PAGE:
Crisis management has emerged as the single most important prerequisite for top corporate communicators. And that importance has increased dramatically in the last few years.
Two thirds of Chief Communications Officers (CCOs) around the world told researchers that crisis management experience is today’s key prerequisite for success. That proportion has doubled since 2007 when only 33% said the same.
These findings are from the report The Rising CCO IV, produced for Weber Shandwick, which reinforces the importance of crisis management as a core executive skill. A total of 142 top corporate communication professionals in North America, Europe, Asia-Pacific and Latin America were surveyed – mainly in global Fortune 500 companies – and more than 70% reported that their organizations had experienced a crisis threatening their reputation in the past two years.
The impact of a crisis was well recognised, and of the companies which had suffered such a reputational threat in the period, the crisis took an average of 15 months to resolve, and the CEO had played an active role in the corporate response in almost three quarters (74%) of the cases.
George Jamison of research company SpencerStuart said global business events of the past few years had demonstrated in stark clarity the cost of damage to a corporate reputation. “As a result, experience in crisis management is essentially a mandatory requirement for CCOs today. As our 2012 research shows, crises take time to fade and CEOs are right in wanting the best talent with them in the bunker when they find themselves in the media and political spotlight.”
Given the results of the survey it is not surprising that improving corporate reputation tops the list of senior management expectations for corporate communications this year, closely followed by increasing positive media coverage. The importance of social media as a source of reputation risk was also well recognized, yet only one in four of the top communicators was confident that their company was well prepared to deal with a social media-based threat.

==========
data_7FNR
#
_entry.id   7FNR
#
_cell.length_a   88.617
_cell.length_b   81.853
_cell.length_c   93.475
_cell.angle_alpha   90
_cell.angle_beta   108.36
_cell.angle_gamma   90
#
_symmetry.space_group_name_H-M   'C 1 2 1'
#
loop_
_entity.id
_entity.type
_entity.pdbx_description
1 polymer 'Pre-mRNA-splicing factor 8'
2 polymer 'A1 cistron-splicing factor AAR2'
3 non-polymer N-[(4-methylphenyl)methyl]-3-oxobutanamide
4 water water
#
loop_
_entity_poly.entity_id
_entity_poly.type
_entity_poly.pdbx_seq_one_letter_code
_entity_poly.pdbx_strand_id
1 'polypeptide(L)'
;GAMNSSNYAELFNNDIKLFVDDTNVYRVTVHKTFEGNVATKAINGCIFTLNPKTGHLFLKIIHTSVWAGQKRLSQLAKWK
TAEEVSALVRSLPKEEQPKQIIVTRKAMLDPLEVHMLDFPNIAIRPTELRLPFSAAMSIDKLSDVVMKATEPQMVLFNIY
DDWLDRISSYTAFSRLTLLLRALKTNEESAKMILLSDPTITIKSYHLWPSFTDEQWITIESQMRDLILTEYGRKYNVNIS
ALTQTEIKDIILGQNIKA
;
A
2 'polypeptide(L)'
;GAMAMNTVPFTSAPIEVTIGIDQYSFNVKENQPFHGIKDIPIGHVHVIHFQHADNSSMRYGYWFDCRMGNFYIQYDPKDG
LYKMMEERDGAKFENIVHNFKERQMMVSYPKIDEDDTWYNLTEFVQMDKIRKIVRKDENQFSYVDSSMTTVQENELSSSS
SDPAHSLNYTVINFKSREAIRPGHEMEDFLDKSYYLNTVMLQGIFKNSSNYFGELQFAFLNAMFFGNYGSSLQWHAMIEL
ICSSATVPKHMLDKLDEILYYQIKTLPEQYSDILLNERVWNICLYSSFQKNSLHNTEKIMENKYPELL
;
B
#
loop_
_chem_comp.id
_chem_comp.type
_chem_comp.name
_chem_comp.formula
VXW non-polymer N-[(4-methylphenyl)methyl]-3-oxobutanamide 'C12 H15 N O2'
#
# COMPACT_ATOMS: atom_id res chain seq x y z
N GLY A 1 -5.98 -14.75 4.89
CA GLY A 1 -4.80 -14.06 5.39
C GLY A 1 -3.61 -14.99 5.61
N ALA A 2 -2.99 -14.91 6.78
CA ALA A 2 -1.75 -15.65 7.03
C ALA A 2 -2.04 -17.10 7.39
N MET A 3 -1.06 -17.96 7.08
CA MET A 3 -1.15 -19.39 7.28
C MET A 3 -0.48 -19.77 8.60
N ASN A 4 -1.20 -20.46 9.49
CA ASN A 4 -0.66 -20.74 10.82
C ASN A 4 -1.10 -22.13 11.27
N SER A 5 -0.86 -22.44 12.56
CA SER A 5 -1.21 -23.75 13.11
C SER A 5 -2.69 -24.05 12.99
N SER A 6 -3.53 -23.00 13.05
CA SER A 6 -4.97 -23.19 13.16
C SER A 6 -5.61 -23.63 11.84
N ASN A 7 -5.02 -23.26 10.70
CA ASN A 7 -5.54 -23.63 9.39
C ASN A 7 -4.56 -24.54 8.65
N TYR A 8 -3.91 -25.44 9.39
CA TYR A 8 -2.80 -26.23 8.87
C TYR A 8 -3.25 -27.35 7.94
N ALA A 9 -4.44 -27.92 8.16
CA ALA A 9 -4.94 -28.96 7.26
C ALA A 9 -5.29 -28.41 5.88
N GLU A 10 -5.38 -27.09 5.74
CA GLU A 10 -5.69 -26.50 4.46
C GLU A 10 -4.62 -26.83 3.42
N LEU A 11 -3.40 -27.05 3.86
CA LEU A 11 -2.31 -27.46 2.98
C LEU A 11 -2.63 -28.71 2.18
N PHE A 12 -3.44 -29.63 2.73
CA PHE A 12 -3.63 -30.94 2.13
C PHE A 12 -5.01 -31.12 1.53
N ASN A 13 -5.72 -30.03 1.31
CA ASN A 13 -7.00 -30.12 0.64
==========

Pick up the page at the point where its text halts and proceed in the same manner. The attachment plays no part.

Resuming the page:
And while the companies reported committing increasing resources to social media, nearly half of those which had a recent crisis believed social media did NOT play a role in the crisis and only 7% said the crisis began in social media. Furthermore, looking forward, the CCOs concluded that, despite the ubiquitous coverage of social media, traditional media relations edged out any single social media channel as the tool which will increase most dramatically in importance over the course of the next year.
While some of these findings are not surprising, they highlight the importance of reputation as a key crisis risk. The survey also reinforces other research previously reported in Managing Outcomes showing thatfar too many organizations are ill-prepared to deal with a crisis and that the focus of effort must extend beyond the conventional tactical and operational risks.
To benchmark your organization’s crisis preparedness contact Tony Jaques. During August and September the first hour of consultation is free of charge.